Activists have long called for Telegram to better regulate content in Myanmar. In March, Han Nyein Oo’s primary account with over 100,000 subscribers was finally banned, and in May, a back-up account with over 76,000 subscribers was also taken down. A third account with nearly 50,000 followers remains active.

Daw Wai Phyo Myint, who works for digital rights group Access Now, said Han Nyein Oo’s previous doxxing campaigns were a precursor to the Thwe Thauk content. “If Telegram took action immediately in February and had content moderation, I really think these kinds of issues could be easily avoided,” she said.

Wai Phyo Myint said Telegram may take down some isolated accounts when pressured by civil society, but she hasn’t seen “any policy changes or proactive action”. “The damage was already done by the time they took down the account,” she said, referring to Han Nyein Oo.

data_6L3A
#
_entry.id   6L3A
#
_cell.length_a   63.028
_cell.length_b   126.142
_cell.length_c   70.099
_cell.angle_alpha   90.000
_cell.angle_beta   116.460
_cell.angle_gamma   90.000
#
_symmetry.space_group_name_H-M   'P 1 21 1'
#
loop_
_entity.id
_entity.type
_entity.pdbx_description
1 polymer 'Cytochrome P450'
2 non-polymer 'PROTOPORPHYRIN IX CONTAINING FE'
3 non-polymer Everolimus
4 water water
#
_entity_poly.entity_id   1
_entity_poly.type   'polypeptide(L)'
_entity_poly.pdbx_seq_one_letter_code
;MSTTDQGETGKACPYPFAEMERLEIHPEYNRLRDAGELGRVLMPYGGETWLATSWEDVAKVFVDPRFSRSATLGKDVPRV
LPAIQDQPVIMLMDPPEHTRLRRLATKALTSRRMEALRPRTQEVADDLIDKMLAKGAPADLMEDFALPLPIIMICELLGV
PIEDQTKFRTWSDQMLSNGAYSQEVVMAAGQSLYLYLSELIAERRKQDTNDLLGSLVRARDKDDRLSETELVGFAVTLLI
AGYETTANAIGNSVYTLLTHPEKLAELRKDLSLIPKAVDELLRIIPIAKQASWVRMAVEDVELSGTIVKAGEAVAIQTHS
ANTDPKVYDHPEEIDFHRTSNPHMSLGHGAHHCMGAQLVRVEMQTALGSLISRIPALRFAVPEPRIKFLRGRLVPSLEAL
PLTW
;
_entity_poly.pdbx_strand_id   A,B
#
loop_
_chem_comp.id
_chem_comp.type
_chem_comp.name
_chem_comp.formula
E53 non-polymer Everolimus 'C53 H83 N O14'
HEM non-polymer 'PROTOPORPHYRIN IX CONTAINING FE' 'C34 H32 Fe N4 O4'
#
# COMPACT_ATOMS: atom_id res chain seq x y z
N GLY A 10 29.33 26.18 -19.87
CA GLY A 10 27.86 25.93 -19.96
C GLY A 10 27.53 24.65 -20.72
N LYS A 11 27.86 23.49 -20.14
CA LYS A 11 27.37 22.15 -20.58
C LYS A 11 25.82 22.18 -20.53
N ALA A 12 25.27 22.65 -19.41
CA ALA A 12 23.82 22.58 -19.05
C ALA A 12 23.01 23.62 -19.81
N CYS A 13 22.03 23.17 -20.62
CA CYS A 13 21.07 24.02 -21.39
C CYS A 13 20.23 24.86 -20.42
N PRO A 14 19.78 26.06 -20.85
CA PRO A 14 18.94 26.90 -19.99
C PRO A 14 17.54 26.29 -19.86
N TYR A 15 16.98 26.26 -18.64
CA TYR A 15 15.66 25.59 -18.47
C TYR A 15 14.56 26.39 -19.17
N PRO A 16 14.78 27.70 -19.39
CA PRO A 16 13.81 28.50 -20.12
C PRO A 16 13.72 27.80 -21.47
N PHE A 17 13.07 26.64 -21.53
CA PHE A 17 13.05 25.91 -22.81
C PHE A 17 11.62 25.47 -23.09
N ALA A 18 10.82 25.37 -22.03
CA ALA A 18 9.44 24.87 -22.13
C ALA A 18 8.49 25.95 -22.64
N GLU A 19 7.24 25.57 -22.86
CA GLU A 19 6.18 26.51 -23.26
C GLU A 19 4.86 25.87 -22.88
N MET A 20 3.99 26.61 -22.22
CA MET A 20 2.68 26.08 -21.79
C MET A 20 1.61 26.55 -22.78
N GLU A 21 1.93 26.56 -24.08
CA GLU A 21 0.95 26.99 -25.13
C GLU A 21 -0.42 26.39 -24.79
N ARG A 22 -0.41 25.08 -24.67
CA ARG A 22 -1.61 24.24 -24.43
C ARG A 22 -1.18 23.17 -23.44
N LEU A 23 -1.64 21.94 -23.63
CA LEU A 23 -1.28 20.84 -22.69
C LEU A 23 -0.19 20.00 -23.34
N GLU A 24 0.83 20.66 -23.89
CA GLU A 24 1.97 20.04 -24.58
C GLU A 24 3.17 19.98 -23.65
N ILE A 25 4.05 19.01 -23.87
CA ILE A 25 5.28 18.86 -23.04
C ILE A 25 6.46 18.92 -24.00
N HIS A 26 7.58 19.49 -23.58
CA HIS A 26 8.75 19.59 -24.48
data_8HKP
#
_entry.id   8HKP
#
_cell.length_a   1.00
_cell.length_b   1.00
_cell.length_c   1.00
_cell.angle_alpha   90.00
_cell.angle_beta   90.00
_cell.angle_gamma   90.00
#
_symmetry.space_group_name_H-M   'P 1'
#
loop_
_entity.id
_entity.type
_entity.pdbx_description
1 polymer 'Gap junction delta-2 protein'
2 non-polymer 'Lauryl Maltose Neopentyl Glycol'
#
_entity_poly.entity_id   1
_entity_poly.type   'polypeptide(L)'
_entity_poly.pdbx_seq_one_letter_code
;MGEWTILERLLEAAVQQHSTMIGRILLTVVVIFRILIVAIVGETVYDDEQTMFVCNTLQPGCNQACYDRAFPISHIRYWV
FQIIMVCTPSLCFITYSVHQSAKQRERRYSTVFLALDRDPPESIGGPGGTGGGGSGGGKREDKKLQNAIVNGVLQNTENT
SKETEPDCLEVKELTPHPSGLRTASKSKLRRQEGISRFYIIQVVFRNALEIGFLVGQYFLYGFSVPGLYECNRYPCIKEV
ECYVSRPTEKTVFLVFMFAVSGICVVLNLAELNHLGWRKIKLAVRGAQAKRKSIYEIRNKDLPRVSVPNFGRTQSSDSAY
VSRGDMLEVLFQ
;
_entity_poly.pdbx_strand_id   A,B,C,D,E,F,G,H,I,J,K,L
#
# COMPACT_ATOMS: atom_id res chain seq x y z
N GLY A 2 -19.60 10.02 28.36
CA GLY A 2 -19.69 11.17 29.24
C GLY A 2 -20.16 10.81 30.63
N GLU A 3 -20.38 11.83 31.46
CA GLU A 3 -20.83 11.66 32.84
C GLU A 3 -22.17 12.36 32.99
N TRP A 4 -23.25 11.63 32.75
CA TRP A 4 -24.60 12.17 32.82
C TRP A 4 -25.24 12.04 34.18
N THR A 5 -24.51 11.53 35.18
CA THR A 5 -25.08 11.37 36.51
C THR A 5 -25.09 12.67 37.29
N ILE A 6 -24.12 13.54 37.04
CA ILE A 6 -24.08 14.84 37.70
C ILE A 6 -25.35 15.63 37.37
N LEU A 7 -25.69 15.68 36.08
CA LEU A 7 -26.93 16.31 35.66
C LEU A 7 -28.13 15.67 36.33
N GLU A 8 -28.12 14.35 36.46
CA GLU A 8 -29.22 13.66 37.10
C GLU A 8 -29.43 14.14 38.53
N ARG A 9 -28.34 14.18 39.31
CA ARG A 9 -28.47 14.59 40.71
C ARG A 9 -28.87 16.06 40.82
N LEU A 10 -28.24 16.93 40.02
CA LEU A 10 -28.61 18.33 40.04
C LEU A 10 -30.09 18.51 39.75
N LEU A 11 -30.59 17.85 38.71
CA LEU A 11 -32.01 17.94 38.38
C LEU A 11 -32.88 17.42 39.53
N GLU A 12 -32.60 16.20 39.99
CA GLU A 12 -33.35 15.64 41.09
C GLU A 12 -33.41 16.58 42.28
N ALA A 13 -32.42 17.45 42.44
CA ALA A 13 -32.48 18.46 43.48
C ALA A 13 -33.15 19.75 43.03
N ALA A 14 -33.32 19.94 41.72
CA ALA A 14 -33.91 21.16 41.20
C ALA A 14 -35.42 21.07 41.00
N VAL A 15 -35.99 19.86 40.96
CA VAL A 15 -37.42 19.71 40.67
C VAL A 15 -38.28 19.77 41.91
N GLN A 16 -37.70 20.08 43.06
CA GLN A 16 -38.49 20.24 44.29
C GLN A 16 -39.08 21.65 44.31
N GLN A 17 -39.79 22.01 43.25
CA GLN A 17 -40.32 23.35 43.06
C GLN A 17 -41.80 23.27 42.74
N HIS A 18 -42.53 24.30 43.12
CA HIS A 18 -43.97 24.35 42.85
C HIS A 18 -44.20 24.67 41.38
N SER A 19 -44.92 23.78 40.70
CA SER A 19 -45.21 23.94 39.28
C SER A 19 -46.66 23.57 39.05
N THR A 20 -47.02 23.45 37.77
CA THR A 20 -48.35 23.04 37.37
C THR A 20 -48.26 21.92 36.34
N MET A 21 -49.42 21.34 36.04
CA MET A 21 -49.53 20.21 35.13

Telegram has not responded to numerous requests for comment from Frontier, including for this article.

“In the aftermath of the coup, Telegram has become a dangerous new breeding ground for doxxing and incitement to commit violence in Myanmar,” said Ms Emerlynne Gil, Amnesty International’s deputy regional director for research. 

She said that the UN Guiding Principles on Business and Human Rights state that social media companies “have a responsibility to respect human rights wherever they operate”.

“Social media platforms must avoid causing or contributing to adverse human rights impacts through their own activities, to address such impacts when they occur, and seek to prevent or mitigate adverse human rights impacts that are directly linked to their operations, products or services,” Gil said.